The idea that 2016 sucked is a full-blown meme at this point, but the sentiment makes a lot of sense.
Terror attacks devastated Paris and Orlando, civilian children are being killed daily in Aleppo and the U.S. presidential election was a mean-spirited wallow in tribal politics even before it became apparent it was heavily influenced by foreign governments and fake news.
The music world didn’t offer much respite. Quite a few brilliant artists were lost this year, including David Bowie, Phife Dog, Sharon Jones and Leonard Cohen.
Music junkies around the world suffered a kick to the ribs that mostly flew under the radar.
In late November, invite-only music sharing website What.CD came to an end after a server was raided by authorities. Over nearly a decade of existence, What.CD had become the standard-bearer for music trackers, and in the wake of its demise, a lot of former users wondered if it had hosted the most expansive and meticulously mapped library of music ever collected.
Safe to say no one is going to pull a young Jeff Tweedy and demand to have their memories of 2016 restored.
On a positive note, the strength of the music released this year offers quite a bit of redemption for 2016.
In my opinion the year lacked an obvious standout album, but there were so, so many good albums that came out this year I can’t really gripe.
This year, rap was dependably kept loopy, which for me is a huge positive. Kanye West, Chance the Rapper, A$AP Ferg and Danny Brown all put out inventive, great albums. Even Top 40 radio got in on the act as DRAM and Lil Yachty collaborated for one of the year’s biggest singles and featured a red, plastic recorder in the music video.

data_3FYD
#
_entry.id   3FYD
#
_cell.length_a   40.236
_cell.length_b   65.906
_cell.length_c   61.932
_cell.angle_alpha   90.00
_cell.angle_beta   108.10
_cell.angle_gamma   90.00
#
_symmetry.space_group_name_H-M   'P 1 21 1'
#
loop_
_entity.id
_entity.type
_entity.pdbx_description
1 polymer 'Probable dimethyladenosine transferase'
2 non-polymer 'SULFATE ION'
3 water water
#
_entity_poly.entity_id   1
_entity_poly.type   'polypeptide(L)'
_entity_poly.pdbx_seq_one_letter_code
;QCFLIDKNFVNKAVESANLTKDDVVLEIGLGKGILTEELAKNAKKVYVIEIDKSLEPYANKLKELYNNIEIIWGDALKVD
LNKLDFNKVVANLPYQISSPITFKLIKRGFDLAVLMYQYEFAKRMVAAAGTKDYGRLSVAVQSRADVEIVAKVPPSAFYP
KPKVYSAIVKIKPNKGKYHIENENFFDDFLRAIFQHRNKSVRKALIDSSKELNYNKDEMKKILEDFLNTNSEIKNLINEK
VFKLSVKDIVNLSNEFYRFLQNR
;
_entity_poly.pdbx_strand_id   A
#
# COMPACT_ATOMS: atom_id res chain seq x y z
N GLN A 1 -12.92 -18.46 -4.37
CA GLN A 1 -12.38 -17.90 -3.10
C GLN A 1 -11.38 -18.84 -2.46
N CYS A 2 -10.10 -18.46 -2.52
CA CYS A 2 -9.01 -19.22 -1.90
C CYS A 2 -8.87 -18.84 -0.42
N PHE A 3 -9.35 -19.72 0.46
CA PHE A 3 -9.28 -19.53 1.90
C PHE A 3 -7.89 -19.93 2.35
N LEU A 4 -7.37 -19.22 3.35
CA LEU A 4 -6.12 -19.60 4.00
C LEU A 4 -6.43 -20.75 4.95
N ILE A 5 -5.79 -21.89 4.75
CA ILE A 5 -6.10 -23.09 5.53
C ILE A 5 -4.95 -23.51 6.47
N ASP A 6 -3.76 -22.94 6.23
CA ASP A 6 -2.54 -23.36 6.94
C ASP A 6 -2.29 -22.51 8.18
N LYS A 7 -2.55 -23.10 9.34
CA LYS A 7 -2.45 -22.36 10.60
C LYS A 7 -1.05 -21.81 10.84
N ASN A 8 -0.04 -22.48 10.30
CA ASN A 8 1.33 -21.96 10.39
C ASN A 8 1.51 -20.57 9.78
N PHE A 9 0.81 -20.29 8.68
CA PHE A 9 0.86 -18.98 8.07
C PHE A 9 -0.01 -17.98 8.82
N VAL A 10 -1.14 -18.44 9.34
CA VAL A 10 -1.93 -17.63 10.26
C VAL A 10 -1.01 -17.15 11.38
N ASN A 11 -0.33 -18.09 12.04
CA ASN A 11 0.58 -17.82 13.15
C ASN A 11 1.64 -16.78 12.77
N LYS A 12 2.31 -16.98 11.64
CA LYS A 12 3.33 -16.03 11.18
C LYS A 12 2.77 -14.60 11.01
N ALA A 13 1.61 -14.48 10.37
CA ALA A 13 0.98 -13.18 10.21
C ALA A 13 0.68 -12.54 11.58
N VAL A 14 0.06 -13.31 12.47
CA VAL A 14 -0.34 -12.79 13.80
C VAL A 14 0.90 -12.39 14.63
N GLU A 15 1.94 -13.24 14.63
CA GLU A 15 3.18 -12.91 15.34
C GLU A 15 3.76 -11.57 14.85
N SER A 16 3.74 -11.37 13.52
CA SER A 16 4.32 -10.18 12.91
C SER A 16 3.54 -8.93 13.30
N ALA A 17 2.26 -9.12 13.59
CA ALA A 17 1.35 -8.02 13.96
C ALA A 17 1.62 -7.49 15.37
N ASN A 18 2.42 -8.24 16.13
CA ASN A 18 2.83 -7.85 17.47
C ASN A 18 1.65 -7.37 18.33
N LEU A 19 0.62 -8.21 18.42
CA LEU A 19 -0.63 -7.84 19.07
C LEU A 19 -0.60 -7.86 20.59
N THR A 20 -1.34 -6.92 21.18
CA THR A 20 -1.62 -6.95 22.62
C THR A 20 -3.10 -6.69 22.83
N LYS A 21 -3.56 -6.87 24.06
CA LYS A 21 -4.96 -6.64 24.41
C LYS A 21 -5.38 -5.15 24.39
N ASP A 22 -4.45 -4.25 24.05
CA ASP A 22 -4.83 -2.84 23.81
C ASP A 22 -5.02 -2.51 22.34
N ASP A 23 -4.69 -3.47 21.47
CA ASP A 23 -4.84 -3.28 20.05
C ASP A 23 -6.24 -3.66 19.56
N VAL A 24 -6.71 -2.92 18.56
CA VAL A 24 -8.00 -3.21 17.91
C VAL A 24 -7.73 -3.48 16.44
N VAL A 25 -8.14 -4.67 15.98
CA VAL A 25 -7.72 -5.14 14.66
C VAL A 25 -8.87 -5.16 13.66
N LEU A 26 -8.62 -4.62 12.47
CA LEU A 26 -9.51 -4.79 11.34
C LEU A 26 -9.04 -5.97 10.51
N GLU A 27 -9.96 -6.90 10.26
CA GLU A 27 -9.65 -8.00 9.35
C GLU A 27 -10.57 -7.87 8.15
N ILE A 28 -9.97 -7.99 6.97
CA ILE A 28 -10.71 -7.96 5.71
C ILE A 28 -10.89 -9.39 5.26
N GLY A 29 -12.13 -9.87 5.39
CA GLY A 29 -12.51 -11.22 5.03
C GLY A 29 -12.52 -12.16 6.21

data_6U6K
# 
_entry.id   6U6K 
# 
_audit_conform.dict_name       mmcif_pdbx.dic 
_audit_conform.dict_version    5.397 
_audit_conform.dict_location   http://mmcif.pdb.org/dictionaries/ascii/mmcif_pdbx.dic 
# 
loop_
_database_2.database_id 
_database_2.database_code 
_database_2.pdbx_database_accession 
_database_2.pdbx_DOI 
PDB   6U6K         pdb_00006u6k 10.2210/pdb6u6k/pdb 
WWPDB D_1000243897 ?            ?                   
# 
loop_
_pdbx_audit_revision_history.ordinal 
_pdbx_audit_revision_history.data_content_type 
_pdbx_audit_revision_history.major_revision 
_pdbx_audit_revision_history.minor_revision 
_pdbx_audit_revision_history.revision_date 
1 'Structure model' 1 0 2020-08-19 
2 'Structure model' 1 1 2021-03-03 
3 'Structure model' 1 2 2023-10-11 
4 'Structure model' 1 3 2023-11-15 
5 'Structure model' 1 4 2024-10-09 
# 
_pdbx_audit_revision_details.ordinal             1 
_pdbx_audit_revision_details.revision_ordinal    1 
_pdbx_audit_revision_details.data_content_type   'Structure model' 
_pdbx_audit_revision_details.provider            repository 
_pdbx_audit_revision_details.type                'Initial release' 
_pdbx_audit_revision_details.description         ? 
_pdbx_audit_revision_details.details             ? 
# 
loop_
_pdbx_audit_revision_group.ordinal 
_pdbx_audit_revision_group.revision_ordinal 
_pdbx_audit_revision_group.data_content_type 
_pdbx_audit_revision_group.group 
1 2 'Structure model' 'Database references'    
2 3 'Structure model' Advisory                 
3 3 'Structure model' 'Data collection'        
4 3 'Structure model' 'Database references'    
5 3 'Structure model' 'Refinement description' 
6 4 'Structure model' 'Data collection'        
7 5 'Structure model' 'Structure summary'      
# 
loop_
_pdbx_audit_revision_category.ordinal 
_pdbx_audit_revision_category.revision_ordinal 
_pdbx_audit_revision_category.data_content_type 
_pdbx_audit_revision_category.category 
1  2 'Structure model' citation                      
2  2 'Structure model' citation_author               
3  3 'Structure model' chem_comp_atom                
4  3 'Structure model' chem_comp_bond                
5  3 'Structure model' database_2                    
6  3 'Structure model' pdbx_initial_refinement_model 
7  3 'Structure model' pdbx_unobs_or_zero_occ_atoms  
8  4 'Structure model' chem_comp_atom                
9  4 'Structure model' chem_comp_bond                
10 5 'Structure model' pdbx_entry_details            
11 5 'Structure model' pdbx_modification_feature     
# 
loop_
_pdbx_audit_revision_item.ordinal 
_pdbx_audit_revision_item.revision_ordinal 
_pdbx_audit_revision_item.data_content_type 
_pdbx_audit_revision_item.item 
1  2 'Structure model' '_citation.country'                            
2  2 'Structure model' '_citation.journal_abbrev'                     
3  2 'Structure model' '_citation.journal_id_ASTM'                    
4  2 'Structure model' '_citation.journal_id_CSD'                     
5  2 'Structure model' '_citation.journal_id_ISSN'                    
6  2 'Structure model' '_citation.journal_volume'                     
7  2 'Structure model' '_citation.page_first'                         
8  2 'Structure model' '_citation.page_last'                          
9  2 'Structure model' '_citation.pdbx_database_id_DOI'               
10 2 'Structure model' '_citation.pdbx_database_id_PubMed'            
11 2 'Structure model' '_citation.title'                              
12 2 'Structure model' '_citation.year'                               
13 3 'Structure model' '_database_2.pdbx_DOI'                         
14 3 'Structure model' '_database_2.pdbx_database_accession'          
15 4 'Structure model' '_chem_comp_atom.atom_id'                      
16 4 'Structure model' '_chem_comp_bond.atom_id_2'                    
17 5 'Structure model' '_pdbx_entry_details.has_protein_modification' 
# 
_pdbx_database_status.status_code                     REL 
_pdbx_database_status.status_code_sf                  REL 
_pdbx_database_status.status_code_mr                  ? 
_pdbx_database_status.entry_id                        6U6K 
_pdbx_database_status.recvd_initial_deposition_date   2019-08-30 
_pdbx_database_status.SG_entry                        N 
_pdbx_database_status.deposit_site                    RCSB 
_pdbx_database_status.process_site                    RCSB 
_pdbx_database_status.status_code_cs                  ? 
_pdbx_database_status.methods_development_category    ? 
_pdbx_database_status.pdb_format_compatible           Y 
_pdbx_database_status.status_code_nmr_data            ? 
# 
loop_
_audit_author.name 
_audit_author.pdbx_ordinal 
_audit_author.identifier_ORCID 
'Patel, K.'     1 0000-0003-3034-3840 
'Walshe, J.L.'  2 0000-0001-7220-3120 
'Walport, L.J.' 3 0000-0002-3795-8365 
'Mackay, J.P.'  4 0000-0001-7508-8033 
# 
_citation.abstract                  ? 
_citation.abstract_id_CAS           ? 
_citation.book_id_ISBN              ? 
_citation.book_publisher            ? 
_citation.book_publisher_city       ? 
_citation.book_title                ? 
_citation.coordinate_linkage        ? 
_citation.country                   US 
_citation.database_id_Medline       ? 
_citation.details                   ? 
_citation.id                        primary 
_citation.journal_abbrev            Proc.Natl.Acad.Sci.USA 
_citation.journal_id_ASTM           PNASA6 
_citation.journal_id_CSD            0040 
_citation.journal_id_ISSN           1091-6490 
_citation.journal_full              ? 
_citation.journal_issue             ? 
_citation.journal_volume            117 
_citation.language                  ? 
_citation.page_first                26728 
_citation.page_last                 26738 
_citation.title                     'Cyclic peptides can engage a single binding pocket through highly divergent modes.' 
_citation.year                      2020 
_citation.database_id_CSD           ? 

If you emotionally earnest rock music is more to your liking, 2016 offered an embarrassment of riches. Just like every modern comedy seems to include a painful undercurrent of loss and regret or at least a sad subplot, catharsis or an appeal to pathos seems to be a necessary part of modern rock music.
Martha, PUP, American Football The Hotelier and Modern Baseball all revived various emo sensibilities to thoroughly enjoyable effects. (I didn’t skip Joyce Manor, their release just wasn’t particularly good).
Angel Olsen, Mitski and Car Seat Headrest both put out albums including a ton of personal detail and incredibly quotable lyrics. A Giant Dog mixed an appetite for destruction with observations about aging out of a scene. Jeff Rosenstock put out a 17-song punk opus called Worry.
While normally R&B is a bit of a blind spot for me, there were some brilliant releases in 2016 grabbed my attention.The sisters Knowles–Solange and Beyoncé– both put out excellent, charged albums, Blood Orange’s latest offering was superb and while I still don’t really get Frank Ocean, there were definitely songs on Blonde even I realized were excellent.
While this year’s disappointments were so large that they cast the immediate global future in an anxious shadow of uncertainty, the steep decline of Western Civilization sounded as good as ever.